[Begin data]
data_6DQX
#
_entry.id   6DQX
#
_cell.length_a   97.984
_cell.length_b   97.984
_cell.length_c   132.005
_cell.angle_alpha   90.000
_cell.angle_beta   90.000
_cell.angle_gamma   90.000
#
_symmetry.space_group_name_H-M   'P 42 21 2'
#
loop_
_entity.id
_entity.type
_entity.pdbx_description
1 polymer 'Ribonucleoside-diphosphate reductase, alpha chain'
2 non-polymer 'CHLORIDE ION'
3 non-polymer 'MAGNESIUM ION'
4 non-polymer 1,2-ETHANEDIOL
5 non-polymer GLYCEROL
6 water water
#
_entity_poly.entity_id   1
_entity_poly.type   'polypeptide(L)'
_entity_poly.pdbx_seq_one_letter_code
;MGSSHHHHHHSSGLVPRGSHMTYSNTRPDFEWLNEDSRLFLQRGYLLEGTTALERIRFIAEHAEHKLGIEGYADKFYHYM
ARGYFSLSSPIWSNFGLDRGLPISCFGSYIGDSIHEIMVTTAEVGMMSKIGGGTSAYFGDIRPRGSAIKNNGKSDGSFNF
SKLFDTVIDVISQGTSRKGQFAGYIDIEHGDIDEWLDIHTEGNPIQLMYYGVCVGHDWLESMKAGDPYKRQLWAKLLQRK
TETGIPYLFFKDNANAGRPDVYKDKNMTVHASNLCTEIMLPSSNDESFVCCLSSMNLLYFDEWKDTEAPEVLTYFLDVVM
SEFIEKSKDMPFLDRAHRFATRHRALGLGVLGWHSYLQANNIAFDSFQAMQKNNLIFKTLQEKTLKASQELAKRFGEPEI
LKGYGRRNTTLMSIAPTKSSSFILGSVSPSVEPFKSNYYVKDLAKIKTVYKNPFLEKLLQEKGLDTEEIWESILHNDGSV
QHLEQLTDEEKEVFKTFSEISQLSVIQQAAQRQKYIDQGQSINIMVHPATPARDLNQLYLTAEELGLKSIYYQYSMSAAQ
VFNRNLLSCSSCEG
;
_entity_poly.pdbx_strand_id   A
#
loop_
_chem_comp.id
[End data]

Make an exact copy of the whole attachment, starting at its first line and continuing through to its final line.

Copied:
data_6DQX
#
_entry.id   6DQX
#
_cell.length_a   97.984
_cell.length_b   97.984
_cell.length_c   132.005
_cell.angle_alpha   90.000
_cell.angle_beta   90.000
_cell.angle_gamma   90.000
#
_symmetry.space_group_name_H-M   'P 42 21 2'
#
loop_
_entity.id
_entity.type
_entity.pdbx_description
1 polymer 'Ribonucleoside-diphosphate reductase, alpha chain'
2 non-polymer 'CHLORIDE ION'
3 non-polymer 'MAGNESIUM ION'
4 non-polymer 1,2-ETHANEDIOL
5 non-polymer GLYCEROL
6 water water
#
_entity_poly.entity_id   1
_entity_poly.type   'polypeptide(L)'
_entity_poly.pdbx_seq_one_letter_code
;MGSSHHHHHHSSGLVPRGSHMTYSNTRPDFEWLNEDSRLFLQRGYLLEGTTALERIRFIAEHAEHKLGIEGYADKFYHYM
ARGYFSLSSPIWSNFGLDRGLPISCFGSYIGDSIHEIMVTTAEVGMMSKIGGGTSAYFGDIRPRGSAIKNNGKSDGSFNF
SKLFDTVIDVISQGTSRKGQFAGYIDIEHGDIDEWLDIHTEGNPIQLMYYGVCVGHDWLESMKAGDPYKRQLWAKLLQRK
TETGIPYLFFKDNANAGRPDVYKDKNMTVHASNLCTEIMLPSSNDESFVCCLSSMNLLYFDEWKDTEAPEVLTYFLDVVM
SEFIEKSKDMPFLDRAHRFATRHRALGLGVLGWHSYLQANNIAFDSFQAMQKNNLIFKTLQEKTLKASQELAKRFGEPEI
LKGYGRRNTTLMSIAPTKSSSFILGSVSPSVEPFKSNYYVKDLAKIKTVYKNPFLEKLLQEKGLDTEEIWESILHNDGSV
QHLEQLTDEEKEVFKTFSEISQLSVIQQAAQRQKYIDQGQSINIMVHPATPARDLNQLYLTAEELGLKSIYYQYSMSAAQ
VFNRNLLSCSSCEG
;
_entity_poly.pdbx_strand_id   A
#
loop_
_chem_comp.id